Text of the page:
Quite frankly I found The Strangers: Prey at Night pretty terrifying. Sure, there are times when it succumbs to that affliction that seems to discommode a lot of horror movie characters – you know, when they make a decision that is almost preternaturally, spectacularly stupid. Then again, I was in the safety of my seat, not running like the clappers from axe-wielding/ knife- wielding maniacs. I suspect that kind of thing can throw a guy’s judgment right off.
Sure, it overeggs the pudding at the end – as usual.
And sure, that subtitle is really bloody awful. Ten years between films and that’s the best they could come up with?
Yet despite its flaws, there is this feeling that – unlike, say, Mexican demons who want to play a game of Truth or Dare with you — these frightening, totally psychopathic murdering bastards out there who will kill you just for the hell of it… they could really exist. In fact, we know that they do exist.
And this movie is bloody tense, once it gets going.
It keeps the jump-cuts ’way down and when they do come, well, in the main they work. In general we get a growing feeling of dread; of creeping fear. And most of the shocks grow almost organically from the space around the characters. This is definitely a superior horror movie. Of course, we’re going to get the usual lunkheads dismissing it with a critically expansive That was shit, Man. Didn’t scare me at all.
Yeah, well…as Mr. S. King has pointed out in his examination of the horror genre, Danse Macabre, an awful lot of toughies go to horror movies in packs. He dares to wonder how one of these dismissive types would get on if watching something like… oh, take this one for instance… at around two in the morning. On their own. My bet is that they would be looking over their shoulders more than once.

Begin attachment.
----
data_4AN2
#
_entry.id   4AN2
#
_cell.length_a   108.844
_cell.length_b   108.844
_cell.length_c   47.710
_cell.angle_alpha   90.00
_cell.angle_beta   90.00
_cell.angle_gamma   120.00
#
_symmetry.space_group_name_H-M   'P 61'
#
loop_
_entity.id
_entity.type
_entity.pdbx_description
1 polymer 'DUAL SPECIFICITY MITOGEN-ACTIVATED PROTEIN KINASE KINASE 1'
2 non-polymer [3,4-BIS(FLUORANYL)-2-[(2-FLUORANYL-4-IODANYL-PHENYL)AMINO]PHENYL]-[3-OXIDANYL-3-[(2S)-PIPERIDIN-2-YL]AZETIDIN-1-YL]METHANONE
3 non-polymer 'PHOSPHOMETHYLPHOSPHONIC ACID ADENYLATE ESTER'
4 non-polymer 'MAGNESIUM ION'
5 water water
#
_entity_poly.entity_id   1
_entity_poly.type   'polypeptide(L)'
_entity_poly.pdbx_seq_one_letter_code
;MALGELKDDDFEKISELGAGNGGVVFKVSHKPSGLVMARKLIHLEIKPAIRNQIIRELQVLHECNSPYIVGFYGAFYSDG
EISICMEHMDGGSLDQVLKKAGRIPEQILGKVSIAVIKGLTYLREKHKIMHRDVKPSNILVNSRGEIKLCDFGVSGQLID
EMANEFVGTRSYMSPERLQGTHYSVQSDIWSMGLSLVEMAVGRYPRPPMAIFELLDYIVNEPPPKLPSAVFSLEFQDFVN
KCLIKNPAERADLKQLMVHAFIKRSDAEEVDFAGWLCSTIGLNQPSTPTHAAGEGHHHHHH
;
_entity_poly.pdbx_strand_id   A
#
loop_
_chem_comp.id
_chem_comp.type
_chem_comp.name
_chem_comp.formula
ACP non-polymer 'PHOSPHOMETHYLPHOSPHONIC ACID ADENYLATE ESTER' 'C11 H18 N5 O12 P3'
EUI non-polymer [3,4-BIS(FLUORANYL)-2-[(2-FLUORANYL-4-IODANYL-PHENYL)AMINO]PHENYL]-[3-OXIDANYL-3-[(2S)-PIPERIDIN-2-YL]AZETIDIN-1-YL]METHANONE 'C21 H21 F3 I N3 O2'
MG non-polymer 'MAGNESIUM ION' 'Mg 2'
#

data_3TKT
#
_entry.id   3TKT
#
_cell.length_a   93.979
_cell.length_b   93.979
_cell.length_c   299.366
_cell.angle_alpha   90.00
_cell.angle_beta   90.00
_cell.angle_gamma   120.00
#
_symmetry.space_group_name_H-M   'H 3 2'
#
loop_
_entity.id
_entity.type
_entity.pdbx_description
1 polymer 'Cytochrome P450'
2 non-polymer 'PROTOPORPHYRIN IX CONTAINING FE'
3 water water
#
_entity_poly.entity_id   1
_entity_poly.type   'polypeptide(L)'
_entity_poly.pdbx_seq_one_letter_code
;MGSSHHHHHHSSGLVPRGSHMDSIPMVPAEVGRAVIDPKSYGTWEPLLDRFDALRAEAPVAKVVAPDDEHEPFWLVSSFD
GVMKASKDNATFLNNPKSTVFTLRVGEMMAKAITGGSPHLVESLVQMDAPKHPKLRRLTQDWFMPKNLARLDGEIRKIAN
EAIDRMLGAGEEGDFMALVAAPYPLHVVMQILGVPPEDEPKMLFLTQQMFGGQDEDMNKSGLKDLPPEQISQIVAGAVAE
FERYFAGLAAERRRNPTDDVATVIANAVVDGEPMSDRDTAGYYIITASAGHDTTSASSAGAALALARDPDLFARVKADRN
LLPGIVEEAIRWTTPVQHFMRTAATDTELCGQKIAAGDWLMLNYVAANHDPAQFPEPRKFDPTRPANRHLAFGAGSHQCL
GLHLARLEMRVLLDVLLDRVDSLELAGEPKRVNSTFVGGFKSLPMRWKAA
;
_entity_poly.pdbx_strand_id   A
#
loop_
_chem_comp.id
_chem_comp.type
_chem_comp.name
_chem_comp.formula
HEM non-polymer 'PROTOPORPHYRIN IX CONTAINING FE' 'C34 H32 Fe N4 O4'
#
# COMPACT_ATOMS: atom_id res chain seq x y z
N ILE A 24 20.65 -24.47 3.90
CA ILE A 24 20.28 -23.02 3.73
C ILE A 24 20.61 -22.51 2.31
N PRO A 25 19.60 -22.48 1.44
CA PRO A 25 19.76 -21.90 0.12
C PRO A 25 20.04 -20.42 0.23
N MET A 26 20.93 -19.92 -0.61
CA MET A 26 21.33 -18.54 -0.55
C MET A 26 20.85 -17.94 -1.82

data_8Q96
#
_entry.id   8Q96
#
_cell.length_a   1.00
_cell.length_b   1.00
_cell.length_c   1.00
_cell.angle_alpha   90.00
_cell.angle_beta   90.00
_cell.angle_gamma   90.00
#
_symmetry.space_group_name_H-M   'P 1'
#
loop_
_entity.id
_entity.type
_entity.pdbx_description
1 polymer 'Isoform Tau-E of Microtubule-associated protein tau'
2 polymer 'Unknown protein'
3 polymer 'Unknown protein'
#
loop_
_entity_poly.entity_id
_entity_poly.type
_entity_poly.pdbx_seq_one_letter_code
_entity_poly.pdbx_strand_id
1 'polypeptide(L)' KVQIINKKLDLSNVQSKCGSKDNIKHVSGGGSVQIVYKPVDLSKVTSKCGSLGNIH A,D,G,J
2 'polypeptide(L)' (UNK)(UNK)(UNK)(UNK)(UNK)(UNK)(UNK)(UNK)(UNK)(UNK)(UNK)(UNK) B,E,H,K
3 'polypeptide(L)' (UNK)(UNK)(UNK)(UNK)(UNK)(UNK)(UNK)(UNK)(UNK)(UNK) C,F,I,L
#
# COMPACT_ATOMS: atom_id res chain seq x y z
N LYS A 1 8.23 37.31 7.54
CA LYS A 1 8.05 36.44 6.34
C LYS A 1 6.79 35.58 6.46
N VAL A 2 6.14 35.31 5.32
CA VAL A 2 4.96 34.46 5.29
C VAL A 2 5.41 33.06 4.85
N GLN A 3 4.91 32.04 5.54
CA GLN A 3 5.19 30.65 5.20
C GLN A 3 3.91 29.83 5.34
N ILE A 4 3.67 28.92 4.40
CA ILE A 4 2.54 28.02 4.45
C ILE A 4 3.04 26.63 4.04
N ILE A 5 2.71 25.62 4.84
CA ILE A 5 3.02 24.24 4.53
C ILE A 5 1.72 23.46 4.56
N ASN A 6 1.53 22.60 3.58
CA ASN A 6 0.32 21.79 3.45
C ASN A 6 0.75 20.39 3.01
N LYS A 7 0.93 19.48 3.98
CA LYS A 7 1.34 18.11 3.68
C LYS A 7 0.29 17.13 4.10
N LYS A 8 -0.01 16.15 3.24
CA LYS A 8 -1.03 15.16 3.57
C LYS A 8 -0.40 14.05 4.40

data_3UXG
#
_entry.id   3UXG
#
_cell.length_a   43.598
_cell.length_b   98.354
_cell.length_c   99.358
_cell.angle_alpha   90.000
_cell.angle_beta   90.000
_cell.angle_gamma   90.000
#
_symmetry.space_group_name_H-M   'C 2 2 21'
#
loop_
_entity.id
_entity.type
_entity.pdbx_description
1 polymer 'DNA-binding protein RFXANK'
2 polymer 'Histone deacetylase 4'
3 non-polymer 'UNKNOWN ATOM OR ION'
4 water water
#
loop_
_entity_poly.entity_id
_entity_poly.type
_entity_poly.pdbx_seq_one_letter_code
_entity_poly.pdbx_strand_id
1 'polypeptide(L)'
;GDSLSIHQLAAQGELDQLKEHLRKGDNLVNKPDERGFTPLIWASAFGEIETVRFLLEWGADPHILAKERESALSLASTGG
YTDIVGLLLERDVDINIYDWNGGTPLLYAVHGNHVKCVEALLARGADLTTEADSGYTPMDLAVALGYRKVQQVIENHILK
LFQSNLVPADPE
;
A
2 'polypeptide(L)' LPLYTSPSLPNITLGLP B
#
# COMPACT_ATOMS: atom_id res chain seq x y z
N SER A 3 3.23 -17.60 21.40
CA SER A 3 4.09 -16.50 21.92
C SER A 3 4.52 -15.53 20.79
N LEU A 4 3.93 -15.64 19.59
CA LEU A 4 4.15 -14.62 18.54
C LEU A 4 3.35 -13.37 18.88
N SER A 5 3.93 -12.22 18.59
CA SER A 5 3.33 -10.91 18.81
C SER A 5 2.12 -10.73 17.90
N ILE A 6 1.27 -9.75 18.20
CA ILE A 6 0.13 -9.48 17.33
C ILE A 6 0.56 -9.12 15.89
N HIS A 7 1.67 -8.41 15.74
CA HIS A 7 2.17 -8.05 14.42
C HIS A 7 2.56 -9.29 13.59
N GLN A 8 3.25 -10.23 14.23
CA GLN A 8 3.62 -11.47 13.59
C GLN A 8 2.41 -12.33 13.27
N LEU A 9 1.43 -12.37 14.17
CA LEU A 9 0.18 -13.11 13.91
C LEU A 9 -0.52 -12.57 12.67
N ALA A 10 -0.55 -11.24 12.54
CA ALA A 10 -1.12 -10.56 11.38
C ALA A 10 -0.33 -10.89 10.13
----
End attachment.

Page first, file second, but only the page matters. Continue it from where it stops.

I’ll never be able to listen to Kim Wilde’s ‘Cambodia’ in the same way, ever again.
For myself, I had that aforementioned feeling of dread for a lot of this film and was given an actual scare on two occasions. Three, if you count the one that came after the movie finished.
There I was, doing my very convincing impression of being a supernerd by sitting until the credits had finished rolling. Now, unless it’s a Marvel film this pretty much guarantees that you’re sitting in an empty cinema by the end. Only in this case I had no idea there were a couple of kindred spirits behind me. Jeez, when they stood up I nearly went through the roof. Bad.
A lot of things make this film work, not least of all a central performance from the astonishing 19-year old Bailee Madison as Kinsey. A bad casting choice here would have been disastrous; but Ms. Madison manages to be your typical, sulky teenager without being any the less likeable – something that applies to her entire screen family and which made me want them to survive.
And of course there is the great use of music – although as you will have gathered, you will never hear some of your favourites in quite the same way again. In particular, Kim Wilde’s ‘Cambodia’ is the backdrop to one of the most upsetting, coldly clinical and horribly intimate screen murders I’ve ever seen. How anyone can remain unaffected by this one is beyond me.
As to the soundtrack proper, Adrian Johnston gives it the feel of having been ripped from the pages of John Carpenter’s ‘Lost Themes’. And the film itself is not afraid to pay genuine homage to other horror films. Keep your wits about you and you’ll spot a couple of foreign movies as well as a ginormous nod to one of the daddy’s of them all. From Texas.
And as I say, in the end it is the nihilistic feel coming from this gang that is so horrifying. It is the idea that these kind of monsters can actually be out there.
Ten years ago, when one of the masks was asked:
“Why are you doing this to us?” the terrifying answer was:
“Because you were home”.
This time around the answer is:
And I don’t honestly know which one is more chilling.